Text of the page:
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E.T. Micrometeorites in Antarctic Snow
Yield New Clues to Solar System's Past

Antarctica is nature's forensic freezer, preserving records of the past in layers of largely unsullied ice and snow that scientists have dug up to explore past geologic and atmospheric conditions. The southernmost continent has also proved an ideal hunting ground for meteorites, which stand out atop ice sheets and snowfields and tend to undergo little weathering and terrestrial contamination after arrival.

A new analysis in the May 7 issue of Science comes from a France-based team working at Antarctica's Concordia base that uncovered well-preserved meteorite samples from beneath the surface. The researchers dug up snow from decades past, which fell before the site had a potentially contaminating human presence. Therein they found so-called micrometeorites—tiny specks just a fraction of a millimeter across that nonetheless carry important clues to the birth and evolution of the solar system.

"Antarctica is really one of the best places to collect interplanetary dust," says lead study author Jean Duprat, a cosmochemist at the Nuclear Spectrometry and Mass Spectrometry Center, a joint lab of the French National Center for Scientific Research and the University of Paris-Sud. Surrounded by oceans and covered with ice and snow, Antarctica contains relatively little terrestrial dust to dilute the particles that arrive from space. In a sieved, melted sample collected in 2006, Duprat and his colleagues identified more particles from space than from Earth.

"Here we extracted particles from very, very clean snow layers that fell on Earth about 50 years ago," Duprat says. Among the 148 micrometeorites produced by melting three cubic meters of snow were two, loaded with organic material, that form the basis for the new research. Numerous studies have sought to explain how such carbon-based substances—including prebiotic compounds—arrived on Earth to sow the seeds of life, with research in recent years showing comets and asteroids to both be plausible delivery mechanisms.

"One of the main questions we are addressing with these particles is the birth of the solar system, the material out of which the planets are formed," he says. "If you want to do that, you really have to go for materials from small bodies like asteroids or comets"—primitive objects that have not undergone much melting in the intervening billions of years. The carbonaceous Antarctic micrometeorites appear to be of cometary origin, Duprat says.

Another question is whether the organics that eventually reached Earth are native to the solar system or were inherited from interstellar space and incorporated into the molecular cloud from which the sun and planets formed. Duprat says that the micrometeorites he and his colleagues turned up appear to fall into the native category, based on an analysis of minerals embedded in the particles. "These minerals, a lot of them, are crystalline phases that are typical of the protoplanetary disk and are not typical of interstellar space," Duprat says. "We don't see an interstellar heritage in the minerals."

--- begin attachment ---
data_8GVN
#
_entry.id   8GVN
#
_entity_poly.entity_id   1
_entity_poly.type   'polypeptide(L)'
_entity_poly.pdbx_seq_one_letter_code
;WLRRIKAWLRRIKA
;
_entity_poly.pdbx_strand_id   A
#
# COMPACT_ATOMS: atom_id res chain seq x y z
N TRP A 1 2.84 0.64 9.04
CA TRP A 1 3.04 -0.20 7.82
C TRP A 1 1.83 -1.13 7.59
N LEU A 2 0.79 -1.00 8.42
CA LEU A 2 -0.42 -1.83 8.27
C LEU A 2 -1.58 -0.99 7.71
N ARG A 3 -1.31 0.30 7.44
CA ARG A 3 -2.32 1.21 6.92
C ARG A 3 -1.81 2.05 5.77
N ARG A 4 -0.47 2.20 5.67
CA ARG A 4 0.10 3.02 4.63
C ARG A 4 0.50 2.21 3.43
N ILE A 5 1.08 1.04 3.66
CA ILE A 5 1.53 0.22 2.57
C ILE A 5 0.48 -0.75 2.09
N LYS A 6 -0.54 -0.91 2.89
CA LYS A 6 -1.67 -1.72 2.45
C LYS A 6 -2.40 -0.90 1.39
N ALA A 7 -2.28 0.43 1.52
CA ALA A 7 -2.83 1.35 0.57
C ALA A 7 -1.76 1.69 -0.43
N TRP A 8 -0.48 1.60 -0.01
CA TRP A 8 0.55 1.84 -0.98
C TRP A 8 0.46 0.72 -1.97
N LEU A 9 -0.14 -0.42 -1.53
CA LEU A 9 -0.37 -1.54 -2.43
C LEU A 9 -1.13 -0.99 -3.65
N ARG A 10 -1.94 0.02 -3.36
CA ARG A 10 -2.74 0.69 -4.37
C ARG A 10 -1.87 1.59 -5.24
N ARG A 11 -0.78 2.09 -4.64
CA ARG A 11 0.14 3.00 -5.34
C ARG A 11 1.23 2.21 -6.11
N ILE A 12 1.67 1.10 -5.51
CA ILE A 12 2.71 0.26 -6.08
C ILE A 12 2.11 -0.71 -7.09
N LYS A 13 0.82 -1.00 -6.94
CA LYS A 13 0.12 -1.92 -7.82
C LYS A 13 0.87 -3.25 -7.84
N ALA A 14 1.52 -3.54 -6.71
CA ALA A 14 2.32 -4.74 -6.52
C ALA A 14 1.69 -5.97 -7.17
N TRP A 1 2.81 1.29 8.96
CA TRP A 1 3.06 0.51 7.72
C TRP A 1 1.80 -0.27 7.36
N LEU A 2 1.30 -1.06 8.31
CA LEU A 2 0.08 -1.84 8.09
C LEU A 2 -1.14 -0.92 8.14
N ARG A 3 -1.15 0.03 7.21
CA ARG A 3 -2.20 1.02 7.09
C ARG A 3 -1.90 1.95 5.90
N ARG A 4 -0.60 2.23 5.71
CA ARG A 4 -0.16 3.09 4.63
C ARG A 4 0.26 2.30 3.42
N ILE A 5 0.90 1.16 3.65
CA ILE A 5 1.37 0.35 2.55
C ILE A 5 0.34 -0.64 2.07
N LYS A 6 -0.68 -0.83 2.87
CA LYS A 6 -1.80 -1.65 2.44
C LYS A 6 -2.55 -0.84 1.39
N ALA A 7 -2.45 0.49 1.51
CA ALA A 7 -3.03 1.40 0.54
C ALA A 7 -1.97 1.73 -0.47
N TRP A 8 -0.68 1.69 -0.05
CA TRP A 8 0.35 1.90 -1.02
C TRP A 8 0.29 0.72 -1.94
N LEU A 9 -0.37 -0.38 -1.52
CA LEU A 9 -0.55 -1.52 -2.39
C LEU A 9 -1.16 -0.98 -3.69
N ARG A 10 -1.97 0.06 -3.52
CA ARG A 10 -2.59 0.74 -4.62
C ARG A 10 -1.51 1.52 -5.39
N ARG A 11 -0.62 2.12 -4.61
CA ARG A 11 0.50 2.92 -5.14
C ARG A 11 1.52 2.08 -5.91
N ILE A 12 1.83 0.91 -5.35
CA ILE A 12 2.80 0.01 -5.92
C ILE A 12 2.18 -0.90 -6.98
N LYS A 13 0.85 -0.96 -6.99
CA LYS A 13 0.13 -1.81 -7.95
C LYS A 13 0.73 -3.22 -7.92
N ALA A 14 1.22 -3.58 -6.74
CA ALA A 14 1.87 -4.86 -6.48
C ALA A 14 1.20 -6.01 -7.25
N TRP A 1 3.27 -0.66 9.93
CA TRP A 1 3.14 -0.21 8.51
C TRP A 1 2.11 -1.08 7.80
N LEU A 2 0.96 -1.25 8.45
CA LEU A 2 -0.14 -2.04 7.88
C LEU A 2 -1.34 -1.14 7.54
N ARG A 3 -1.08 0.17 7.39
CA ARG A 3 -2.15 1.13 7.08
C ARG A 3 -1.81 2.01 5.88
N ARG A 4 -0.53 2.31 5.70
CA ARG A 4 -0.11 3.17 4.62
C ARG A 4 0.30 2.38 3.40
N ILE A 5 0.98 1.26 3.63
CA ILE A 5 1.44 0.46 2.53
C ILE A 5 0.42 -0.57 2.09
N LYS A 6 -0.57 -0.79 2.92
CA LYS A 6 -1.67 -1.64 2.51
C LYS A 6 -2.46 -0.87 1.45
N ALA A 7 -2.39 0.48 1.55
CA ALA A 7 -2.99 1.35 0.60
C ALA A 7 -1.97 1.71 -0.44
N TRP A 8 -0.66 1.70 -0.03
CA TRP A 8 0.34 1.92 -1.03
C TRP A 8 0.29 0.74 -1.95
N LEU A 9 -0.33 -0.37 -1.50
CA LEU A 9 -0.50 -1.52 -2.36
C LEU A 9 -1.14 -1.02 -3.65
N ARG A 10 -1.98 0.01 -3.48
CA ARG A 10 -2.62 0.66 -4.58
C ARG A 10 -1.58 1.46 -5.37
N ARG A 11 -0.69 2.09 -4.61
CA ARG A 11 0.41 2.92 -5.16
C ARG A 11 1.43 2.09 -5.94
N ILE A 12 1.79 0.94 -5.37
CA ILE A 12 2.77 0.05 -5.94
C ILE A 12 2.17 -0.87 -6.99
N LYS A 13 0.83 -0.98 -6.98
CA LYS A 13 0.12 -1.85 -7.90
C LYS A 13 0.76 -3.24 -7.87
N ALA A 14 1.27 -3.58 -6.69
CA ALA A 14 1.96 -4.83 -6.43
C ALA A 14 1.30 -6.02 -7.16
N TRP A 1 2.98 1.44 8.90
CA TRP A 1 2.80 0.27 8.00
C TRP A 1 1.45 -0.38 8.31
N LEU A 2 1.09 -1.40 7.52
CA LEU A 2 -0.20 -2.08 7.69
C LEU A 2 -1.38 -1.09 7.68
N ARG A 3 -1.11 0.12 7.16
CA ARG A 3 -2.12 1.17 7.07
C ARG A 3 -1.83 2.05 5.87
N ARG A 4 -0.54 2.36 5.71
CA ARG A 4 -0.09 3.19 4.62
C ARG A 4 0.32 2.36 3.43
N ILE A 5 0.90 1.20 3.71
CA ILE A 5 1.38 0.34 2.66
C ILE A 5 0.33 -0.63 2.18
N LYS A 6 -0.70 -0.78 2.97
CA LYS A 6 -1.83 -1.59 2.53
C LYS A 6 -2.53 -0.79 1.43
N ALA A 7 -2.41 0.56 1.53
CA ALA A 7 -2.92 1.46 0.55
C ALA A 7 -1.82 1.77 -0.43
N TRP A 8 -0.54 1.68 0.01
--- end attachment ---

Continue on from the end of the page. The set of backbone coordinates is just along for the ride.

Nevertheless, says cosmochemist Larry Nittler of the Carnegie Institution of Washington, D.C., who wrote a commentary on the research for Science, "it's not clear that these results shed any light on the origin of organic matter." The micrometeorites are extremely rich in deuterium, a heavy isotope of hydrogen, a trait that was once thought to be a sign of interstellar origin. Now the case is less clear, Nittler says, and some research indicates that deuterium excesses could be produced in the early solar nebula, which would jibe with the Duprat group's mineralogical analysis.

Whatever the ultimate provenance, the Antarctic meteorite particles make for good samples of organic material because they are relatively large, from an interplanetary dust perspective, and contain so much carbon. "Normally you would have something that is something like a few percent carbon, and here it's more than half in volume," Duprat says. As a result, cosmochemists can analyze the organic content in situ, without having to first extract it using chemical solvents.

With so few samples to draw on, Nittler says, it is important to add pieces to the puzzle as Duprat and his colleagues have done. "A lot of these studies are heavily biased to what we get," he says, adding that the new micrometeorites provide a different look at the chemistry of the early solar system. "It's almost like a new class of extraterrestrial material, because they're not like anything we've seen before."

May 7, 2010


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